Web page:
As exchanges between China and Japan increased over the centuries, the tea culture spread to the masses. Preparing and drinking tea gained such prevalence that a tea ceremony ‘chado’ developed that continues to be followed even in the 21st century.
Japanese tea is cultivated across the country at tea plantations in Aichi, Fukuoko, Gifu, Kagoshima, Kangawa, Kumamto, Kyoto, Mie, Miyazaki, Saga ad Shizuko. These regions produce teas of many strengthens and flavors, however, most of these are green teas. These teas are harvested, steam pressed, rolled and dried.
The following are some of Japan’s best types of tea:
Gyokuro is a premium tea that is produced in the Kyoto, Fukuoka prefectures and Shizuoka regions in Japan. The cultivation process to produce Gyokuro tea is unique. 20 days before the harvest, the plantation is covered in the shade, to increase the production of theanine, an amino acid. This process creates a complex tea that is sweet, strong and mellow.
Kabuse-cha tea is produced in many areas of Japan, mainly in Mie Prefecture. The cultivation of this tea also requires a shaded phase just before harvest like Gyokuro. The period of shading is much shorter, just half the time Gyokuro requires. The flavor of Kabuse-cha tea is quite similar to, but milder than Gyokuro.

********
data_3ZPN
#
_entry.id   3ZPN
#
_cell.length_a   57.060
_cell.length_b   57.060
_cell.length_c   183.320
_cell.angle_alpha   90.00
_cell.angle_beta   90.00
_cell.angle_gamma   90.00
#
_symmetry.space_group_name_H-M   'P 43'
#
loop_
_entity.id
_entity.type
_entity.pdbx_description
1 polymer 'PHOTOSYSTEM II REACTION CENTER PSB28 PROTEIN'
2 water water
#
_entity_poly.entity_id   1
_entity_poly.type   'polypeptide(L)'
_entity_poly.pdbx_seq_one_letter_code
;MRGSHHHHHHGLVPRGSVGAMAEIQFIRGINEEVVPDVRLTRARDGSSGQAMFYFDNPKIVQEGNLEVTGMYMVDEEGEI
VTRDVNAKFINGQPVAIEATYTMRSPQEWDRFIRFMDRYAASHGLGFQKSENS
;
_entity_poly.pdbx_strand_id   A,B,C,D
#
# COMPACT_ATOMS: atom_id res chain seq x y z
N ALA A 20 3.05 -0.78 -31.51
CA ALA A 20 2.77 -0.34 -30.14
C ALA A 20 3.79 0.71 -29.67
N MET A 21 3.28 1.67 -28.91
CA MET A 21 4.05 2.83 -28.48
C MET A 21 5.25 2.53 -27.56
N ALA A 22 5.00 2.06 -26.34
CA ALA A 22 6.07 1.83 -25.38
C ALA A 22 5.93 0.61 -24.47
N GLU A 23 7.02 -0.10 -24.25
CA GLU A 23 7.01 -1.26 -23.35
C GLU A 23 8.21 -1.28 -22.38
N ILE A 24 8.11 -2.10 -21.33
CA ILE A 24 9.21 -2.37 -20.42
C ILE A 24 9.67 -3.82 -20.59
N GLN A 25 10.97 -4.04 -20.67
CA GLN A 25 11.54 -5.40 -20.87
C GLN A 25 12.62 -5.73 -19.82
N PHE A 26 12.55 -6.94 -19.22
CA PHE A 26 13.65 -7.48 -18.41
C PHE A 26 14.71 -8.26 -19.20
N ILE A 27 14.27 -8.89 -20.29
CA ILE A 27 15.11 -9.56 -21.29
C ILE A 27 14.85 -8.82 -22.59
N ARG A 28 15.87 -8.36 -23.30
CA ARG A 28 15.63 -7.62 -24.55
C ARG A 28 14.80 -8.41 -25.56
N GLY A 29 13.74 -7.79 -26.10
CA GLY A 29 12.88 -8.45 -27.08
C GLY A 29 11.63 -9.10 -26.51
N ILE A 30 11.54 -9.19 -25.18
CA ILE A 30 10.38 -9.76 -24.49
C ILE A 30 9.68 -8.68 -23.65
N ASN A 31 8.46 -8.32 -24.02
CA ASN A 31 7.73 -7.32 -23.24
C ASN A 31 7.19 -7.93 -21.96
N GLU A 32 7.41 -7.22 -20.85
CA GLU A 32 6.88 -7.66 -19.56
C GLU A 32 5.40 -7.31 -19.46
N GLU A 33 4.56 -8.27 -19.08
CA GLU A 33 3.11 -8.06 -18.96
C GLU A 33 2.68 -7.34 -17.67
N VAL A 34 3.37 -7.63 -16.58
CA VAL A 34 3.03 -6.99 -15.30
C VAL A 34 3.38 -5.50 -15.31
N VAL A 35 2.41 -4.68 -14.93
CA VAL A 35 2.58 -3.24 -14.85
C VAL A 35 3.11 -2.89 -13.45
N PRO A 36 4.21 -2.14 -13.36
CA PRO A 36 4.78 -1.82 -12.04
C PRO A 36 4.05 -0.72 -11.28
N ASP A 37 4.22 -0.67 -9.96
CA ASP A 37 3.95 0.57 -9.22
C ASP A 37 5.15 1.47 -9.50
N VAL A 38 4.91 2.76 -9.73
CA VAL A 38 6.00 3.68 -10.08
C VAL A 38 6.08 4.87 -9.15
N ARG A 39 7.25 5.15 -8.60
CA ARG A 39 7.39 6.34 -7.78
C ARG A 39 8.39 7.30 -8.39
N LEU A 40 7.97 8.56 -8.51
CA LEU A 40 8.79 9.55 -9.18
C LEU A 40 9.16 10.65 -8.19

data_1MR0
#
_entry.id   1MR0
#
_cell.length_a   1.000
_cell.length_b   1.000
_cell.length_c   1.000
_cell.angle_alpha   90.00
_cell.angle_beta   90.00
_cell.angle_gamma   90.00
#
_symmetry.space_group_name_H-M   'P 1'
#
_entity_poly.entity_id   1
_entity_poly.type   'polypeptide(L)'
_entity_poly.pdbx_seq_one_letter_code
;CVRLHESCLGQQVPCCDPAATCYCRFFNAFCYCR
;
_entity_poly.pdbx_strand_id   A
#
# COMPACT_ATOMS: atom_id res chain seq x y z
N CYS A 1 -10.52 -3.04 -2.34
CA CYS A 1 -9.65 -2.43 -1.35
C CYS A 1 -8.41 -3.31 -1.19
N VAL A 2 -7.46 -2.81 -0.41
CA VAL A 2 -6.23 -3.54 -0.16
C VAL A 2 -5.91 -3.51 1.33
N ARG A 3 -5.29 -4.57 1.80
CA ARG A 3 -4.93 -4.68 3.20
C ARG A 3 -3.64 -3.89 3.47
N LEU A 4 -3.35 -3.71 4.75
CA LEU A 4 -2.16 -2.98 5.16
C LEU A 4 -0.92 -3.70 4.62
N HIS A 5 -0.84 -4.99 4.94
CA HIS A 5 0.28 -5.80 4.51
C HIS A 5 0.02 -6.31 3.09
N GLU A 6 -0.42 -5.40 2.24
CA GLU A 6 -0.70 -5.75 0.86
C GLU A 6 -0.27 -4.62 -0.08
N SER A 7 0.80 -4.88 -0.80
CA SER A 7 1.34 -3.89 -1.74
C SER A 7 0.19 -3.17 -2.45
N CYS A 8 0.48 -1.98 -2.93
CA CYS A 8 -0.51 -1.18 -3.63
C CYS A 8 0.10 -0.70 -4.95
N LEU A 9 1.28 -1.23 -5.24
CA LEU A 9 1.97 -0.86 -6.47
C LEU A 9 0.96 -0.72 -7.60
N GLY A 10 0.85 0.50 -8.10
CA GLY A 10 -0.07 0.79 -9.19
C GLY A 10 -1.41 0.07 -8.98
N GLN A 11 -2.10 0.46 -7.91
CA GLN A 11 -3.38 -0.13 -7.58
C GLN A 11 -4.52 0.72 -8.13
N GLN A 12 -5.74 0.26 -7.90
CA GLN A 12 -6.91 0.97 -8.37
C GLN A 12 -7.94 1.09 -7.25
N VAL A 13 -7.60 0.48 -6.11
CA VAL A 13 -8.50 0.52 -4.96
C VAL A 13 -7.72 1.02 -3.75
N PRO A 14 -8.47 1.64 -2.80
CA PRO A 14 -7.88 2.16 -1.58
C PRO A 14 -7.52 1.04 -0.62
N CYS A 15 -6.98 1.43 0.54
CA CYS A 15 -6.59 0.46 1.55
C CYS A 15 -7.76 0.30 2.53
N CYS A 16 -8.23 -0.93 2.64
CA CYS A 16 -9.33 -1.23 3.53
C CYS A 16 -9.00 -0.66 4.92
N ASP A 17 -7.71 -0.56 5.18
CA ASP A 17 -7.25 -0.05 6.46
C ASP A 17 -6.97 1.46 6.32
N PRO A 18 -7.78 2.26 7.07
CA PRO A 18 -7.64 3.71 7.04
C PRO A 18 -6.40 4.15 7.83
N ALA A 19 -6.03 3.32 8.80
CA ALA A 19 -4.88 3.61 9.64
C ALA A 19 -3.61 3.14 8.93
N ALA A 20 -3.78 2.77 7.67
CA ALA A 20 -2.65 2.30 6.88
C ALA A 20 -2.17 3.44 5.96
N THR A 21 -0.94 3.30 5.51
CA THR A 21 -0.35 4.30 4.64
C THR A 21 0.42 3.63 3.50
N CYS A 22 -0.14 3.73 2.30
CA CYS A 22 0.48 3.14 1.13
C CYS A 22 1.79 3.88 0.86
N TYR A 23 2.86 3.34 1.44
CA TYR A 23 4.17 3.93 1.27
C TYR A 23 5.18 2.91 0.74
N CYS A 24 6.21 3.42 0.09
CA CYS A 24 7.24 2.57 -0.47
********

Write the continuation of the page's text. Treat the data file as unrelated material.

Tamaryoku-cha or guri-cha is produced in Saga Prefecture, Kyushu and Shizuoka Prefecture in Izu Peninsula. It refers to unrolled tea that has been steamed and leaves their needle shape.
Matcha is a premium powdered Japanese Green tea. This tea is made from the finest quality of leaves from shade-grown tea bushes. It is full of essential vitamins and minerals and has a unique green color. The traditional Japanese Tea Ceremony is performed only using Matcha tea.
Genmai Cha is a unique Japanese green tea blend. This blend of tea (sencha or bancha) and toasted rice was original created to extend tea supplies. It is known as popcorn tea as the toasted rice is known to pop during the tea brewing process. Genmai Cha has a warm and nutty flavor.
Demono is a by-product of the tea production process. When sencha and gyokuro teas are sorted during manufacturing, the unselected leaves form the Demono. These leftovers are packaged and sold for a much more reasonable price. The quality of demono depends on the quality of tea sorted. For example, a good quality gyokuro produces a good quality demono.